Florida Ends Shuttling of Refugees to Canada
By MONICA DAVEY
The New York Times
Published: November 10, 2007
A Florida organization that assisted hundreds of illegal immigrants in fleeing to Canada must close and return thousands of dollars it collected from the immigrants, who believed they would be given legal status in that country, Florida attorney general said yesterday.
Complaining of stepped-up sweeps by American immigration officials, about 450 people made their way from Florida to Canada in recent months with guidance from the organization, the Jerusalem Haitian Community Center, of Naples. Mostly Mexicans and Haitians, they presented themselves as refugees seeking asylum. Many are still waiting for hearings.
hile the state attorney general office cannot enforce federal immigration law in this case, my office can investigate potentially misleading or deceptive practices, and I believe this organization was engaging in questionable practices, said Bill McCollum, the state attorney general. Many of the immigrants paid onations to the center of as much as $400, his office found.
The authorities in Windsor, on the Canadian side of the border at Detroit, complained that they could not afford the costs of social services if the arrivals continued. Most of all, advocates for refugees in Canada warned that the odds of such immigrants being granted asylum were poor.
To win refugee status in Canada, immigrants must show a reasonable fear of persecution connected to their race, religion, nationality or political background.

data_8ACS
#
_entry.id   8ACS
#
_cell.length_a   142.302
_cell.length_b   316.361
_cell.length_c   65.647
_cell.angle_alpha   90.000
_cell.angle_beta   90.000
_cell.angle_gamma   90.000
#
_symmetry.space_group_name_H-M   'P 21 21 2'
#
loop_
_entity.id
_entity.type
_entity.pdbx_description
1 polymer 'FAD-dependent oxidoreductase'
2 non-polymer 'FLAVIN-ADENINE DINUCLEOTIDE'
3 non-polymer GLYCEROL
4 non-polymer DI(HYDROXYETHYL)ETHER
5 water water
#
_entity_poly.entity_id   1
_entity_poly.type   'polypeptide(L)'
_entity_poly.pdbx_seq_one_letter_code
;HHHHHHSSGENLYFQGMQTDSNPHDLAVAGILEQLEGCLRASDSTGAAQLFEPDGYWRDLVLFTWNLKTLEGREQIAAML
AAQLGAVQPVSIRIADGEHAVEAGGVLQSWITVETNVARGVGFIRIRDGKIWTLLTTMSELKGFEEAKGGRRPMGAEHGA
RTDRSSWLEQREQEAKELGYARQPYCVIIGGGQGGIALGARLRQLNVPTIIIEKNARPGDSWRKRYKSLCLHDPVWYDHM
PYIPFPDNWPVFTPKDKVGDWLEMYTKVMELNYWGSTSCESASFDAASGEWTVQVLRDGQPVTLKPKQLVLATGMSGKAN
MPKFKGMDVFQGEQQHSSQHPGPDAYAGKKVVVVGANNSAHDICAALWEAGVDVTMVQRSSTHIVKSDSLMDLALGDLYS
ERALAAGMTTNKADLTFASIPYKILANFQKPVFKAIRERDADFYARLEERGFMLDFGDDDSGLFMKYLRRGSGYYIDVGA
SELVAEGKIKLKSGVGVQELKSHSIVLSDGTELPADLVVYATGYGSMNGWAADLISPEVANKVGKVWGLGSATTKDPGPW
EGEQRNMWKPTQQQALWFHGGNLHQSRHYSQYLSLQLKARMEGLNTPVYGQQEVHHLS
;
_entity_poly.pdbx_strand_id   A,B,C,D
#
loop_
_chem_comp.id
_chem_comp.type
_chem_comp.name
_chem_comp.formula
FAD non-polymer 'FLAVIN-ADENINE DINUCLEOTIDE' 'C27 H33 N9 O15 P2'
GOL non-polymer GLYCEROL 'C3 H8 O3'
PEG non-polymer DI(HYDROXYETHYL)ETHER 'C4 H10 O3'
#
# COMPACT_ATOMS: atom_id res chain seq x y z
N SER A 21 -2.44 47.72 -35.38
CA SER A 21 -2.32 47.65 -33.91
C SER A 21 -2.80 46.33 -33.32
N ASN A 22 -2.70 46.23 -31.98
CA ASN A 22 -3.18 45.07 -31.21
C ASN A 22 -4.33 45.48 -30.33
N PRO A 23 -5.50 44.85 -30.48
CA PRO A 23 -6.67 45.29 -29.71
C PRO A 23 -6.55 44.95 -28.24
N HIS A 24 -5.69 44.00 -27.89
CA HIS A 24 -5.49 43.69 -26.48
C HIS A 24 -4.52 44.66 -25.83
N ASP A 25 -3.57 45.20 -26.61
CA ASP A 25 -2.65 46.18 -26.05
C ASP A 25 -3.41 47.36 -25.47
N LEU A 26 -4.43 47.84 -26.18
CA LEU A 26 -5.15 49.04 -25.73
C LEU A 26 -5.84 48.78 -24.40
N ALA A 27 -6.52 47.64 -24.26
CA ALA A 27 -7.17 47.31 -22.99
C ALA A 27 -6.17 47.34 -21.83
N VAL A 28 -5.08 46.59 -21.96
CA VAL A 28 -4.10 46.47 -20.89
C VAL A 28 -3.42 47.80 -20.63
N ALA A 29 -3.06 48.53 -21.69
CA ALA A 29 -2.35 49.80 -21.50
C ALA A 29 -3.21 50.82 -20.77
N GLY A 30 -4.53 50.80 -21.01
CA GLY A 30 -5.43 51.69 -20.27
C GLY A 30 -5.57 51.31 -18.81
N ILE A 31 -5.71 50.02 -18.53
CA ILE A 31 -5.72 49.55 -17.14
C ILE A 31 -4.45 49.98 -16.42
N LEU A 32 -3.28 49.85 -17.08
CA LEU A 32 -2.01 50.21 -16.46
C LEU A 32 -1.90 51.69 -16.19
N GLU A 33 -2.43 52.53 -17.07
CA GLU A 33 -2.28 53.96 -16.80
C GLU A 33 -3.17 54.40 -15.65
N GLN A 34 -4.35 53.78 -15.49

Immigration lawyers say Haitians are far more likely to be allowed to stay in Canada as refugees than Mexicans are. Even Haitians rejected for refugee status will not be returned to Haiti for now. The government has put a temporary freeze on deportations there, given Haiti turmoil.
No such moratorium exists for Mexico.
Under an agreement with Mr. McCollum office, Jacques Sinjuste, the center founder, must dissolve the center within four months and return some $170,000 he had collected for the trips.
In a telephone interview, Mr. Sinjuste, a Haitian immigrant who founded the center in 2000, said he had stopped offering all immigration-related help and was preparing to close the center. But he said he would move forward with plans for day care and after-school programs.
he immigration thing does not represent all of what I do, said Mr. Sinjuste, 58. have no regret, nothing at all. My big thing for my community is to look after the minorities, and I still doing the same thing.
While $32,000 has already been refunded, officials are uncertain how they will find hundreds of other people owed money.
Janet Dench, the executive director of the Canadian Council for Refugees, said she was relieved that the Florida center would soon be shuttered. till, it very difficult for the people who have been exploited, she said. etting that $400 back may be trivial compared to the situation they now find themselves in.